Our NYC Climate sHeroes series of Human Impact Stories gives you a sneak peek into the lives and work of amazing women New Yorkers who are leading the way in their community to combat global climate change. From artists to students to scientists, these women are addressing the root causes of climate change and inspiring others to take a stand along the way.
Click on an image below to learn more about our #NYCclimatesheroes work.
Co-Founder and Executive Director,
Aria brings people together through community-based service.
We had to set up shop as a beacon
to help this community.
Our motto was, “Act now, cry later.”
Artist and Founder, City as Living Laboratory
Mary develops interactive experiences for people to engage with their environment
If I could get artists’ projects to inspire communities to sprout green from the tip of Manhattan to the top of the Bronx, I would be so happy. Maybe it's not achievable, but we're planting seeds.
Courtney St. John
Associate Director for Outreach,
at the Earth Institute, Columbia University
Courtney works with diverse partners to understand decision making and communication in the face of environmental risk.
[Climate] touches everything that we do in our lives. It touches how we make our money, how we get food on our table … Everybody has something to offer in terms of addressing it.
Founder and Director, Green Map System
Wendy designs tools for you to map social, eco and sustainability resources in your community.
Sometimes you have to stick your
neck out; We all need to help
one another to see where we're going
and how we get through it.
Associate Professor, Parsons New School for Design
Jean connects ecology, history, architecture, and activism to teach sustainable design.
Managing Director, Center for Research on Environmental Decisions at the Earth Institute, Columbia University
Sabine researches how bringing together climate and social science can create opportunities for effective outreach.
Shino promotes green infrastructure
and soil and water quality education, research and policy.
These environmental problems of climate change, resource extraction, and depletion all have a really deep, fundamental connection to racism, but racism is a difficult conversation. It’s much easier to say, “You should recycle.”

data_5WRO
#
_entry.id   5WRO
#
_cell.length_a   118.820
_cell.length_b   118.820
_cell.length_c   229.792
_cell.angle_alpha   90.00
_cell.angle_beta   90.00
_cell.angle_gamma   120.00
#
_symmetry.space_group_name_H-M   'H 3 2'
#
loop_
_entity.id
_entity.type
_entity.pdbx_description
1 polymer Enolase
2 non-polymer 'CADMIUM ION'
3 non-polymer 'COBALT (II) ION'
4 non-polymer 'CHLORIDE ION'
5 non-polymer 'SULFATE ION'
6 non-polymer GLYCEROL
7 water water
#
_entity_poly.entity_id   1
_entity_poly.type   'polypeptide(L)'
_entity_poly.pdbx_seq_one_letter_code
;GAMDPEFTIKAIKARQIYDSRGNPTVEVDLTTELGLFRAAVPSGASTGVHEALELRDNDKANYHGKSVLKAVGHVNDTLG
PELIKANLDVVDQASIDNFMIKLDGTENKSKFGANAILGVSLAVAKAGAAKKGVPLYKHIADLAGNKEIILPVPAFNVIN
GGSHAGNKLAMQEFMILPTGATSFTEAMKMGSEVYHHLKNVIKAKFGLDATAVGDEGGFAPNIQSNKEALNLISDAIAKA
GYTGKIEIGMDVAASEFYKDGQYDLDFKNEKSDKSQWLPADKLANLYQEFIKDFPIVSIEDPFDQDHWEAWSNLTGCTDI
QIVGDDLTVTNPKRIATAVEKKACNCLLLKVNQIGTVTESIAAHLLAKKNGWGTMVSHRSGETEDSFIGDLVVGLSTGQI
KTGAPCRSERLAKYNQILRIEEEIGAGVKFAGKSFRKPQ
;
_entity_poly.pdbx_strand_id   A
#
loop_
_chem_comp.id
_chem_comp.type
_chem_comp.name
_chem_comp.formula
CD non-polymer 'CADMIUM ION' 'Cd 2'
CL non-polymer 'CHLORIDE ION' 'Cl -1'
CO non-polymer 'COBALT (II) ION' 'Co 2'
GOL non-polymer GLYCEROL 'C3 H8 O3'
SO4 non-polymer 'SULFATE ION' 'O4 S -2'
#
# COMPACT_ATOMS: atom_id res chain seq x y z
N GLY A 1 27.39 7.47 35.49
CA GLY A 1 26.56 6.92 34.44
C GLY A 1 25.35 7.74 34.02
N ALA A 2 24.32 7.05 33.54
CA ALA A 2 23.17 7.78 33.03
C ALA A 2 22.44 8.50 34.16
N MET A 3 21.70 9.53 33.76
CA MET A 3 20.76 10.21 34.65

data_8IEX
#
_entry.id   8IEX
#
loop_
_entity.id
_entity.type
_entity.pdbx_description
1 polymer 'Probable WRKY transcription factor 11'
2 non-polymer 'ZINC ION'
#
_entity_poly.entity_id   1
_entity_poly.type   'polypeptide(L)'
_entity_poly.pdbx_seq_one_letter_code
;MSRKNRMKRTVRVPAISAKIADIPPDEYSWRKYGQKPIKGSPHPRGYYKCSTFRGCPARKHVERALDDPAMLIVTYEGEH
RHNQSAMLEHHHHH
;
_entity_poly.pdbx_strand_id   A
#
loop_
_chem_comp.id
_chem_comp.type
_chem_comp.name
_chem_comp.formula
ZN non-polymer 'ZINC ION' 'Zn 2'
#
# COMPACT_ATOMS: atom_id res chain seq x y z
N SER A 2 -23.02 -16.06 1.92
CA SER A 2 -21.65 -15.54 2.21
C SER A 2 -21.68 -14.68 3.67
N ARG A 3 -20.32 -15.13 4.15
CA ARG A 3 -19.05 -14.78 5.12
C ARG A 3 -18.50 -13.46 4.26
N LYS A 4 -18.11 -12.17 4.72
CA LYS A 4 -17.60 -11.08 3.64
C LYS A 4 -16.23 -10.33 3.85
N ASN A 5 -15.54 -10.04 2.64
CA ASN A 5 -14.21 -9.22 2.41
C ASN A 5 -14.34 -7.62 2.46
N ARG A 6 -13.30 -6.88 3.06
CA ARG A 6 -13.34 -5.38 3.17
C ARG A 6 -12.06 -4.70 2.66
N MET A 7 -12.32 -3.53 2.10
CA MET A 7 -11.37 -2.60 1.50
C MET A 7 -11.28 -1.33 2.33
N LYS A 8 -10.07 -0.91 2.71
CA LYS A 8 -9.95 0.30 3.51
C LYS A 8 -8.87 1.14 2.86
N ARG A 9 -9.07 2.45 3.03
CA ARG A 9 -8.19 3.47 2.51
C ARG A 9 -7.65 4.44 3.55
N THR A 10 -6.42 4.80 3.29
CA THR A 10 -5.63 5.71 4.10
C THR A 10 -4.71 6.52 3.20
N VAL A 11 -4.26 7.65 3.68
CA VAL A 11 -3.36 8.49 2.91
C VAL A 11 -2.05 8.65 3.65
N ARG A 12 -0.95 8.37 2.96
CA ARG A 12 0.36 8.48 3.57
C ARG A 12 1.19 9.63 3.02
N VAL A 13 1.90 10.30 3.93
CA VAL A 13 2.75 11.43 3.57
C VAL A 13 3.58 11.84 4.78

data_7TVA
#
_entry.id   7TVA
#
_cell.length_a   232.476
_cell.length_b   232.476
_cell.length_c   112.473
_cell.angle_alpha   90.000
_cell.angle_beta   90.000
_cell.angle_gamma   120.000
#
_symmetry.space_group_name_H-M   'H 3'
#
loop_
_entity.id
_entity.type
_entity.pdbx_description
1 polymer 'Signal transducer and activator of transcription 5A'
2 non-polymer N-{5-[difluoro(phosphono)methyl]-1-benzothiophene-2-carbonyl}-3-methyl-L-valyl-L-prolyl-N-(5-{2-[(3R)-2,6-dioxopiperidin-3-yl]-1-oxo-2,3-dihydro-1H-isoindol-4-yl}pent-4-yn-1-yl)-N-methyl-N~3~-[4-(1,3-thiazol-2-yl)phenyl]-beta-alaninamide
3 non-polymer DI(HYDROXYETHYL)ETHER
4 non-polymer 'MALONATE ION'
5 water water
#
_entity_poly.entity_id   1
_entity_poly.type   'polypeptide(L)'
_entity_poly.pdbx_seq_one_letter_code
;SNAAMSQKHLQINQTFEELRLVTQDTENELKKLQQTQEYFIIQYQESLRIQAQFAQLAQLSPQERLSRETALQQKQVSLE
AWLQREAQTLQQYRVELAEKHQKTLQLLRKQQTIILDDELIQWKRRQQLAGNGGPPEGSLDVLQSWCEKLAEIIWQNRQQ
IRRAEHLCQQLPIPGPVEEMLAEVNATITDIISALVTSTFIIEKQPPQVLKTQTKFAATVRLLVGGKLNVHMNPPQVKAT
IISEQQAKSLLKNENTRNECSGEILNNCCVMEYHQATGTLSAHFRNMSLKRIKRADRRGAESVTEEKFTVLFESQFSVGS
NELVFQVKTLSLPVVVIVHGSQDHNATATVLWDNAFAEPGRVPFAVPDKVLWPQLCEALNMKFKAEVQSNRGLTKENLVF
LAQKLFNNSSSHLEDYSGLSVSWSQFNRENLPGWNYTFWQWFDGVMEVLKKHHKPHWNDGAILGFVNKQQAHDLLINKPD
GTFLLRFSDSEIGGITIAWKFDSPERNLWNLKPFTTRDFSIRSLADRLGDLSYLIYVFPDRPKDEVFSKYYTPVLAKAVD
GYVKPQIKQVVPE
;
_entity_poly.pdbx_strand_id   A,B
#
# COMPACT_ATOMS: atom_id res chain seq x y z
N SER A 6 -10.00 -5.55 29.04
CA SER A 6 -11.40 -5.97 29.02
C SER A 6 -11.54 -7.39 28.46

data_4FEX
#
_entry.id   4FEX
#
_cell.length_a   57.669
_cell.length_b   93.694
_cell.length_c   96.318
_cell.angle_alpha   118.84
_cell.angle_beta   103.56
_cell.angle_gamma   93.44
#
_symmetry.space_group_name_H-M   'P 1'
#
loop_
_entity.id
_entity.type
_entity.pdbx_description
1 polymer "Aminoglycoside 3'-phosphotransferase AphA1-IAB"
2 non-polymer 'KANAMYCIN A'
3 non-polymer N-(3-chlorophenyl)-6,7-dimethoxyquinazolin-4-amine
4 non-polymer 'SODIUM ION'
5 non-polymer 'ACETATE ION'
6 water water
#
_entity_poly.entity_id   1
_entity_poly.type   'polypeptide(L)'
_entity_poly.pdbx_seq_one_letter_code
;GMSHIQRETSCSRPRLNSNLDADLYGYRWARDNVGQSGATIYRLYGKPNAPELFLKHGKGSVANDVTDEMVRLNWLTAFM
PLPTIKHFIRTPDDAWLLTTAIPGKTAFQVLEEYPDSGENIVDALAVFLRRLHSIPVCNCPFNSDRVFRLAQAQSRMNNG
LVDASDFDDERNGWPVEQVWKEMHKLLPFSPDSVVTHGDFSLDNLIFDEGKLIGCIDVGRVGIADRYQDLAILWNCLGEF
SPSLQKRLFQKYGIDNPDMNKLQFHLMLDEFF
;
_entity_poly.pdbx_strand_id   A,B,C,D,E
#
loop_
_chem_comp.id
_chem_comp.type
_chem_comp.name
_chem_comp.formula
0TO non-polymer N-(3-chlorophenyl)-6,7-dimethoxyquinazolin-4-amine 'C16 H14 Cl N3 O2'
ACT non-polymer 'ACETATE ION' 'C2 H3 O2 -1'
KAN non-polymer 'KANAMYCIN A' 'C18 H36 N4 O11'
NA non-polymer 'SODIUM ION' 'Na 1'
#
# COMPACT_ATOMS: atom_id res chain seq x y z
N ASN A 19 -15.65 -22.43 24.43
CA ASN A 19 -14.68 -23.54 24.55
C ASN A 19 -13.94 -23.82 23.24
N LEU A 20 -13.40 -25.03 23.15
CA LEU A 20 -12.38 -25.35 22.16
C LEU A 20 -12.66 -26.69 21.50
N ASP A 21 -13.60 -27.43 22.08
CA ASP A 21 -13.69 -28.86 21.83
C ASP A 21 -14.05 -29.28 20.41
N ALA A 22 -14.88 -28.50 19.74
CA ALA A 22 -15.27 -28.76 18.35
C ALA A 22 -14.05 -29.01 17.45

President, Majora Carter Group, LLC
Majora strategizes and creates
new visions for urban revitalization, policies, and job training.
I didn't think talking about 'hugging trees' was going to help anybody, but when we build real projects and policies that provide a sense of dignity, then we have something good going on.
Student, Long Island City High School, and
Youth Leader, Global Kids
Annie engages youth in political
action and awareness
My house was destroyed by Hurricane Sandy in Far Rockaway. I didn’t want to be known as the girl that didn’t have a home. I wanted to be known as, “Yeah, she lost her house, but she’s doing positive things with her story. She’s trying to change the world.”
Student, High School for Medical Professions, and
Youth Leader, Global Kids
Kazi promotes climate education and
global partnerships in our schools.
I’m from an island called Sandwip
in Bangladesh. And Sandwip is
going under water. If it’s gone,
what am I supposed to do?
Founder and Executive Director,
Jeanne raises awareness about local, natural resources and advocates for community well being.
Local community are the people who really know where things happen.
They know who to call, they know the people on the ground.
Senior Research Scientist,
Cynthia researches and communicates climate science and impacts.
We have to be smart about
creating resilience in our coastal areas...
realizing that climate change is
bringing increasing risks.
Eve investigates landscape as starting points for audience exploration of urban issues.
Instructor, Teachers College
Gioya trains educators to develop
place-based experiences and interdisciplinary curriculum.
It makes [science] relevant to their lives. It’s not this thing in a textbook...it’s happening in their neighborhood. And then they feel empowered to go out and make a difference.
Co-founder, Greenproofing Inc.
Anasa supports public engagement through hands-on science learning.
[The students] were so inspiring.
It is so great to see the complexity
of science, education, and experimentation come alive.
Artist and Activist
Kim creates art to promote clean energy and inspire people to imagine
a better world.
We activists and artists need to inspire people to imagine the better world,
to remember the beauty that
we're working towards.
Writer and Journalist
Sarah tells local stories for global issues.
Climate sHeroes PARTNERS
Climate sHeros is a series of the Human Impacts Stories from the Human Impacts Institute. This program is possible with the support of: German Consulate in NYC, Permanent Mission of Germany to the UN, French Consulate in NYC, Permanent Mission of France to the UN, EU Commission, New York State Pollution Prevention Institute (NYSP2I), StoryCorps, Winter's Past (Isaac Kestenbaum and Josie Holtzman), Andrew Shea, Amy Braunschweiger and all of the women who shared their stories and inspire us to follow their footsteps: Kazi Ateea, Wendy Brawer, Majora Carter, Aria Doe, Jeanne DuPont, Gioya DeSouza-Fennelly, Kim Fraczek, Jean Gardner, Sarah Levine, Sabine Marx, Helen Matsos, Mary Miss, Eve Mosher, Cynthia Rosenzweig, Anasa Scott, Courtney St. John, Shino Tanikawa, Annie Willis, and Bethany Yarrow.